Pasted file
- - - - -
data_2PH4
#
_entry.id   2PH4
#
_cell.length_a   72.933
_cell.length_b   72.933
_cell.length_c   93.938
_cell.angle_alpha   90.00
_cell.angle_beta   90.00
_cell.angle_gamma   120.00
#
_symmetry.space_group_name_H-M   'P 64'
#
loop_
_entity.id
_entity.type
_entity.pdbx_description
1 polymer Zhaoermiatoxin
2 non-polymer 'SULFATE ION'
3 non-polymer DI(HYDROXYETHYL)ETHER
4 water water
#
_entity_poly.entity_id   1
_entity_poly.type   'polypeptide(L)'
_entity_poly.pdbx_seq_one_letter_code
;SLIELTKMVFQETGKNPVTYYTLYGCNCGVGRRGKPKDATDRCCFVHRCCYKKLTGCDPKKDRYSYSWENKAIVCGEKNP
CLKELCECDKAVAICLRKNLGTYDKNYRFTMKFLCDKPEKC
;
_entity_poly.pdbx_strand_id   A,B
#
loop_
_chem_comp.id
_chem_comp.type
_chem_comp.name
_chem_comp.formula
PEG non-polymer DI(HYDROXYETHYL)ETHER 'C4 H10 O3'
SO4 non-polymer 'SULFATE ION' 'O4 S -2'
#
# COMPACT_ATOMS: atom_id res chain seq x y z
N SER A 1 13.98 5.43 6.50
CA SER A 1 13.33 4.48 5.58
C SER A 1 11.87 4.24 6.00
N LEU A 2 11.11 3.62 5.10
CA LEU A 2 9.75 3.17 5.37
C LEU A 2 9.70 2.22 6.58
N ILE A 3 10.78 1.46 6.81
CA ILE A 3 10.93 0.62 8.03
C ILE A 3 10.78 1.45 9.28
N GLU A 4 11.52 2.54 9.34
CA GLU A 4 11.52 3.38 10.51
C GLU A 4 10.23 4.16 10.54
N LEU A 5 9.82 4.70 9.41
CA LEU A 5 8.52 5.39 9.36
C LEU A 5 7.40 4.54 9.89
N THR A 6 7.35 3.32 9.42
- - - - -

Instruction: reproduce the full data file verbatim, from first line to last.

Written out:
data_2PH4
#
_entry.id   2PH4
#
_cell.length_a   72.933
_cell.length_b   72.933
_cell.length_c   93.938
_cell.angle_alpha   90.00
_cell.angle_beta   90.00
_cell.angle_gamma   120.00
#
_symmetry.space_group_name_H-M   'P 64'
#
loop_
_entity.id
_entity.type
_entity.pdbx_description
1 polymer Zhaoermiatoxin
2 non-polymer 'SULFATE ION'
3 non-polymer DI(HYDROXYETHYL)ETHER
4 water water
#
_entity_poly.entity_id   1
_entity_poly.type   'polypeptide(L)'
_entity_poly.pdbx_seq_one_letter_code
;SLIELTKMVFQETGKNPVTYYTLYGCNCGVGRRGKPKDATDRCCFVHRCCYKKLTGCDPKKDRYSYSWENKAIVCGEKNP
CLKELCECDKAVAICLRKNLGTYDKNYRFTMKFLCDKPEKC
;
_entity_poly.pdbx_strand_id   A,B
#
loop_
_chem_comp.id
_chem_comp.type
_chem_comp.name
_chem_comp.formula
PEG non-polymer DI(HYDROXYETHYL)ETHER 'C4 H10 O3'
SO4 non-polymer 'SULFATE ION' 'O4 S -2'
#
# COMPACT_ATOMS: atom_id res chain seq x y z
N SER A 1 13.98 5.43 6.50
CA SER A 1 13.33 4.48 5.58
C SER A 1 11.87 4.24 6.00
N LEU A 2 11.11 3.62 5.10
CA LEU A 2 9.75 3.17 5.37
C LEU A 2 9.70 2.22 6.58
N ILE A 3 10.78 1.46 6.81
CA ILE A 3 10.93 0.62 8.03
C ILE A 3 10.78 1.45 9.28
N GLU A 4 11.52 2.54 9.34
CA GLU A 4 11.52 3.38 10.51
C GLU A 4 10.23 4.16 10.54
N LEU A 5 9.82 4.70 9.41
CA LEU A 5 8.52 5.39 9.36
C LEU A 5 7.40 4.54 9.89
N THR A 6 7.35 3.32 9.42